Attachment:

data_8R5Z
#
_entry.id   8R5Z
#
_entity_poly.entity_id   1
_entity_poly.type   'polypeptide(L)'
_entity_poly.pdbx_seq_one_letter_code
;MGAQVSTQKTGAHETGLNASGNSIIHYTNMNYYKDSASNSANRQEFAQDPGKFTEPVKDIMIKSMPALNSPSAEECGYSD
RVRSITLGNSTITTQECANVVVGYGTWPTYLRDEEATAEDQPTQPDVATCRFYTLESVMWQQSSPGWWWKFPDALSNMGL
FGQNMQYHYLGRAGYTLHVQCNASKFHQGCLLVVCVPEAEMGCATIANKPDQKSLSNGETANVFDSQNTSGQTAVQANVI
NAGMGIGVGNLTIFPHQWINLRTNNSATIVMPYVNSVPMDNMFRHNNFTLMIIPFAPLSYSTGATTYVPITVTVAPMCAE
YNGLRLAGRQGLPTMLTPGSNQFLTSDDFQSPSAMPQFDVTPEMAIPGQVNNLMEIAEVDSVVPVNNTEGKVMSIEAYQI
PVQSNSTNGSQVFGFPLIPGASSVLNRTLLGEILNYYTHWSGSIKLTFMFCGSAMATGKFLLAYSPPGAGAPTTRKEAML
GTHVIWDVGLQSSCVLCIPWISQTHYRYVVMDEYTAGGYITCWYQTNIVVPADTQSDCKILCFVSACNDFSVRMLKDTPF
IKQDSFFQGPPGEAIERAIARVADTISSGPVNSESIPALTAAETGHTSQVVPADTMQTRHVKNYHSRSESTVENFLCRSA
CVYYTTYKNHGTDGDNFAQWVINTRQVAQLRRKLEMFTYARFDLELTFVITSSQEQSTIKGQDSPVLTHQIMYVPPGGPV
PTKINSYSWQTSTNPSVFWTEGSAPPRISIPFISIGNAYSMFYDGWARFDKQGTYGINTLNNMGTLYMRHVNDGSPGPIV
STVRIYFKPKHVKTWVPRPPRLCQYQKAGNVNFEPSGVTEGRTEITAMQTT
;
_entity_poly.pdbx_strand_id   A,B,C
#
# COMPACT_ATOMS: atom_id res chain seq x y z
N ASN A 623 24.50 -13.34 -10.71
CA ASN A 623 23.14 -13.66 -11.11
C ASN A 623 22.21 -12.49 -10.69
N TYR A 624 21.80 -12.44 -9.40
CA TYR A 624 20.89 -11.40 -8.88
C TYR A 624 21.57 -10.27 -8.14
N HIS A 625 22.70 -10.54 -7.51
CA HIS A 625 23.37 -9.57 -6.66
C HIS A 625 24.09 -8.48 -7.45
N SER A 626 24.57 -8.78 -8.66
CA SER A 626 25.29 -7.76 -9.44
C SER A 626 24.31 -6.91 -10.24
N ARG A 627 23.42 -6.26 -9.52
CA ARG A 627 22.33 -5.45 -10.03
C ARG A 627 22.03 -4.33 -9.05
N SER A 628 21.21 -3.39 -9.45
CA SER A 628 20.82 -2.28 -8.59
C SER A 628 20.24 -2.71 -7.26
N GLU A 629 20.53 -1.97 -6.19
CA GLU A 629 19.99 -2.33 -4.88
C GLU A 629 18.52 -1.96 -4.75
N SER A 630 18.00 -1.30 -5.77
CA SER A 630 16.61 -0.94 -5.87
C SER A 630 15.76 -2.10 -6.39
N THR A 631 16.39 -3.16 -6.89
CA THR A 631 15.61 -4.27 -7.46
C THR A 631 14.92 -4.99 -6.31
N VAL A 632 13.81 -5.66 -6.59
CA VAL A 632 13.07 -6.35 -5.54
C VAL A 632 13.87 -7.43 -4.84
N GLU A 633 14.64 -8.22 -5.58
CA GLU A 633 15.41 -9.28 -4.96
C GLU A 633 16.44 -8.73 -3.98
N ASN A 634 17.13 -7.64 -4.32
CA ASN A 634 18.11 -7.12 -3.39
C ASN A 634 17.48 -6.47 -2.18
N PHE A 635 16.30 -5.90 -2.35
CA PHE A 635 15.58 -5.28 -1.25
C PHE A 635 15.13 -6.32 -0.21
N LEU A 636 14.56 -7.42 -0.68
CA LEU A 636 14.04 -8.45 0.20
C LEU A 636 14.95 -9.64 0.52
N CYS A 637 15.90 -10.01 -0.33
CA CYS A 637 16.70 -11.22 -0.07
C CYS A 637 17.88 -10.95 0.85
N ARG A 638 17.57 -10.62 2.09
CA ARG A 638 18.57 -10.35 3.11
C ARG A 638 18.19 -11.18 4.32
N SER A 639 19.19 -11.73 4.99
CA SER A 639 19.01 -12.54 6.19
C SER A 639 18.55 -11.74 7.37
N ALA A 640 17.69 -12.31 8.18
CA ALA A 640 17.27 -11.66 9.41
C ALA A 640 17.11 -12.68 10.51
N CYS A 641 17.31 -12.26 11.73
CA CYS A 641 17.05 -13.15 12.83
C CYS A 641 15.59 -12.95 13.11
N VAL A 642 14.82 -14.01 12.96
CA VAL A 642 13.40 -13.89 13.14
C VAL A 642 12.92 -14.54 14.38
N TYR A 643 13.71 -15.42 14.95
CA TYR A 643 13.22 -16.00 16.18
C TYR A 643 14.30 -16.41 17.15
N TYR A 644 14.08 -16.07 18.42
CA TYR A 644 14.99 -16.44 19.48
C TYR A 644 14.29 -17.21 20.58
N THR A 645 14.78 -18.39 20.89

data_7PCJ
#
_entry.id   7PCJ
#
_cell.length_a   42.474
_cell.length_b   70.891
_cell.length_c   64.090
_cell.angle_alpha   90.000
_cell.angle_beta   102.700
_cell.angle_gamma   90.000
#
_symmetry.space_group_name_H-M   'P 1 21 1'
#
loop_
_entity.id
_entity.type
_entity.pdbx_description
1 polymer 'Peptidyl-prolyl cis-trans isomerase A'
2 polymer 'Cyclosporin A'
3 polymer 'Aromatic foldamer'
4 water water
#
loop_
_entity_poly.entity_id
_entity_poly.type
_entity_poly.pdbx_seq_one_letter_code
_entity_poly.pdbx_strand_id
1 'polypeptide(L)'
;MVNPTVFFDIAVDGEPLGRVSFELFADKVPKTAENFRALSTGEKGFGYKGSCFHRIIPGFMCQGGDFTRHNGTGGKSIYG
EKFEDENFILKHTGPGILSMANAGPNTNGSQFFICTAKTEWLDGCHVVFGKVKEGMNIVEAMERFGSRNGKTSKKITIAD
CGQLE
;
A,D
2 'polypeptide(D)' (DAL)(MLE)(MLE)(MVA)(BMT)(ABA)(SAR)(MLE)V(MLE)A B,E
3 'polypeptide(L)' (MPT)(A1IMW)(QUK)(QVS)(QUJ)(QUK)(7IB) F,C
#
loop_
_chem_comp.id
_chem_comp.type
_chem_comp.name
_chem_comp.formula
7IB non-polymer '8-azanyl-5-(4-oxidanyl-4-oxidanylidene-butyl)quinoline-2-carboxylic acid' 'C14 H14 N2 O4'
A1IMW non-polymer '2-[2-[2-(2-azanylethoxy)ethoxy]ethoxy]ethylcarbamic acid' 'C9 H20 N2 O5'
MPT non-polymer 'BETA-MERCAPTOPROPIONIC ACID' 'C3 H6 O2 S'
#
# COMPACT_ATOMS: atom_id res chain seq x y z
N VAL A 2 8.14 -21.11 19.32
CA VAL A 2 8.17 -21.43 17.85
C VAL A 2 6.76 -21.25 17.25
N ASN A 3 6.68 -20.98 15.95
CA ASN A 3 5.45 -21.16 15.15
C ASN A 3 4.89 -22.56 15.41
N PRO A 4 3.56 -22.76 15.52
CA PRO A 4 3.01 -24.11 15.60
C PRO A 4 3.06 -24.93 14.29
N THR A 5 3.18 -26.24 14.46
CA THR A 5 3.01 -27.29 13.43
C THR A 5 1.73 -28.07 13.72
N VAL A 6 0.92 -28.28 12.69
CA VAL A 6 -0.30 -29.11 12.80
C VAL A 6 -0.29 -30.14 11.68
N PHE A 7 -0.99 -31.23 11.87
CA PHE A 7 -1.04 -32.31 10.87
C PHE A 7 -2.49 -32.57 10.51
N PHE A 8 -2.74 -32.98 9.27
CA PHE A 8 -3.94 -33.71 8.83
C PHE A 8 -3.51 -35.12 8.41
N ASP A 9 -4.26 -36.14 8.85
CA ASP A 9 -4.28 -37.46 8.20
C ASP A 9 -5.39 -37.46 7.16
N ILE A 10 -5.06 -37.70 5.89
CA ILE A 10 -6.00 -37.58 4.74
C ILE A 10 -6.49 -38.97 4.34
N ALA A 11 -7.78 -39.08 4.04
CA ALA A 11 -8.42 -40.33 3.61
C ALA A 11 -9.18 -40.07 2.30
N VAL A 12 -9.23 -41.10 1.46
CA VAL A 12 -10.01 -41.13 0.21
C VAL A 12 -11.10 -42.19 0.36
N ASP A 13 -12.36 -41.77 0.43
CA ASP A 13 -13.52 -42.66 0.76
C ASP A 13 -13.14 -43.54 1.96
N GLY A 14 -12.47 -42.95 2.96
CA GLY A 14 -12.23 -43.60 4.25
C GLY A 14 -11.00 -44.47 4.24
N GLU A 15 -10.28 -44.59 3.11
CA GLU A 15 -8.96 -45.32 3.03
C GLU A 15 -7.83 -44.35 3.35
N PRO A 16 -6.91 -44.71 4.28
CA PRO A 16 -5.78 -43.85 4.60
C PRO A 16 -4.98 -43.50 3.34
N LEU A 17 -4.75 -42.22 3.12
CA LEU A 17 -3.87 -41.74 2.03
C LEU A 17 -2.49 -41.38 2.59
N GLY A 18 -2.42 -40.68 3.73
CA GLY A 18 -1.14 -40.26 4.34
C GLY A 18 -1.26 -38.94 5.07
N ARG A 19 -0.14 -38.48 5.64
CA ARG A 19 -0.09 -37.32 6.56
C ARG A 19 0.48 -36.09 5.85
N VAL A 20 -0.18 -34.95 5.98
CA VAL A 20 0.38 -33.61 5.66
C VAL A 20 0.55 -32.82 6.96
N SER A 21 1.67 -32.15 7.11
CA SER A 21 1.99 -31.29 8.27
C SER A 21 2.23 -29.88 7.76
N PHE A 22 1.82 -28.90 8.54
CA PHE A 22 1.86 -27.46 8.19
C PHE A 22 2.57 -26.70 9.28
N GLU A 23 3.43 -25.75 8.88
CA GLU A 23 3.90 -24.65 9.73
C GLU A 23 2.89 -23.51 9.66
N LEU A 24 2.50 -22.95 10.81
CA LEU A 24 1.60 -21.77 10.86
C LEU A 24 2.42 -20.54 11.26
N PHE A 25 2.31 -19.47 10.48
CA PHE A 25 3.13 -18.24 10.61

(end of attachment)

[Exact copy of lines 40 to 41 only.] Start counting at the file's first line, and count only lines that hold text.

C SER A 628 20.24 -2.71 -7.26
N GLU A 629 20.53 -1.97 -6.19